In a move that puts Uber in line with competitors like Lyft, the ride-hailing service will begin to roll out tipping for its drivers in the U.S.

The company announced Tuesday the feature will launch immediately in Seattle, Minneapolis and Houston. Uber will roll out the feature in additional cities in the coming weeks and plans to have it available for all U.S. drivers by the end of July. Uber said the company will not take a percentage of tips earned by drivers.

Read: Uber Apologizes To NYC Riders, Former Employee Claiming That 'It's All A Show'

The move is one of several updates Uber plans to roll out as part of its 180 Days Of Change initiative. Other improvements for drivers include wait time bonuses for passengers who take more than 2 minutes to get to their Uber, a shorter cancellation fee window and other driver-focused benefits.

While tipping long has been available from competitors like Lyft, Uber has traditionally been reluctant to make it an in-app feature. In some cases, Uber drivers have turned to tip jars or other manual options in their cars to earn extra cash for trips. The lack of tips has also been a persistent talking point for Uber’s competitors. Lyft says its drivers have earned more than $250 million in tips.

The update comes as Uber tries to polish its image after a series of scandals this year. The company has undergone public embarrassments including a leaked video where CEO Travis Kalanick berated a driver and another leaked email where Kalanick gave advice to employees who wanted to have sex during a 2013 company retreat.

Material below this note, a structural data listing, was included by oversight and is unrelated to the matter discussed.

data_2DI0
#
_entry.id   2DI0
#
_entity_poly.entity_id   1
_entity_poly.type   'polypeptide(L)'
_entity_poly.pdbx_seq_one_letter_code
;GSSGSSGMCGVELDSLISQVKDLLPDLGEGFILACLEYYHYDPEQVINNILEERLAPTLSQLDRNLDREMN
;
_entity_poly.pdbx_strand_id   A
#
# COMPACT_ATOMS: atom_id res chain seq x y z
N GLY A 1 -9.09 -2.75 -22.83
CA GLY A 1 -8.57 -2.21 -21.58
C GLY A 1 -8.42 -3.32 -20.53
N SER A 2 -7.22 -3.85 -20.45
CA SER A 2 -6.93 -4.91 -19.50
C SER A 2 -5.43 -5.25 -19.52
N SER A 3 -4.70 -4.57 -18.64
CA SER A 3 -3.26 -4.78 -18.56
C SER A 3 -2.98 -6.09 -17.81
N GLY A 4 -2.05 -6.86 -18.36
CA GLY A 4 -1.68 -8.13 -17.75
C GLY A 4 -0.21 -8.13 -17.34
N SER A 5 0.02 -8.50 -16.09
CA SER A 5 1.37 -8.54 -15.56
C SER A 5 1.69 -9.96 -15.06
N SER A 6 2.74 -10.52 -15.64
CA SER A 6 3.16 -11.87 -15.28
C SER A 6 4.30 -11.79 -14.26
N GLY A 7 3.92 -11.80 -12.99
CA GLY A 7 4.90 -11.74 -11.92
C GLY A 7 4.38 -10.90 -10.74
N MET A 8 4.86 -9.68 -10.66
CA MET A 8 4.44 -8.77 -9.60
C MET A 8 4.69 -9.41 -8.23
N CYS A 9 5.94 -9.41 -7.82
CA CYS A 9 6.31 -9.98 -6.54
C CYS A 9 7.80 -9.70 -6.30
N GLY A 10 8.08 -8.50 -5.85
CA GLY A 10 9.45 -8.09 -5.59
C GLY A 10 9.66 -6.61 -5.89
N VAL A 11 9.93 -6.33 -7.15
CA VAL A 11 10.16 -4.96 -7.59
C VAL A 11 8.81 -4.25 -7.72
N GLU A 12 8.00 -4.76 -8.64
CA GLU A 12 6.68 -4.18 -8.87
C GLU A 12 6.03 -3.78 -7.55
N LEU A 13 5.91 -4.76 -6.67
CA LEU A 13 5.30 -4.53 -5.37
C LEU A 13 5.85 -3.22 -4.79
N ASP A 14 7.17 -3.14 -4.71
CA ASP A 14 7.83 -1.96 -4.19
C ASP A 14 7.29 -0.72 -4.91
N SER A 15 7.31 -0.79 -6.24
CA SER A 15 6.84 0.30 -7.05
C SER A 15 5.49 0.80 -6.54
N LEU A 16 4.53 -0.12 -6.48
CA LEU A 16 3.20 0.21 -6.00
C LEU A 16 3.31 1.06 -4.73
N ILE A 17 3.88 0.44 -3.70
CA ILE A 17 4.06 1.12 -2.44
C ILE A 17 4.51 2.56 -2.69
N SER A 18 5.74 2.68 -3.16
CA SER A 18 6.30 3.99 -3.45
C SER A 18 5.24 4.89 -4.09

Read: Why Is Travis Kalanick Leaving Uber?

Other major missteps for the company included revelations an executive got the medical records of a user who was raped by an Uber driver in India, a trade secrets lawsuit from competitor Waymo and the disclosure of its Greyball program, an effort to avoid regulators in cities in which it wasn’t allowed to operate. The spiraling number of scandals led to Kalanick taking an indefinite leave of absence earlier this month.

In addition, Uber is also processing a report about its workplace culture from former U.S. Attorney General Eric Holder. After a blog post from former engineer Susan Fowler alleged numerous instances of sexual harassment at Uber, Kalanick called for an outside investigation by Holder’s law firm. The report led to the firing of more than 20 Uber employees earlier this month.

Amid its current backlash, Uber has numerous reasons to try and stem the tide of bad headlines. Competitors like Lyft aggressively have been taking advantage of Uber’s negative press to both advertise themselves to drivers and lock down additional investors and partnerships.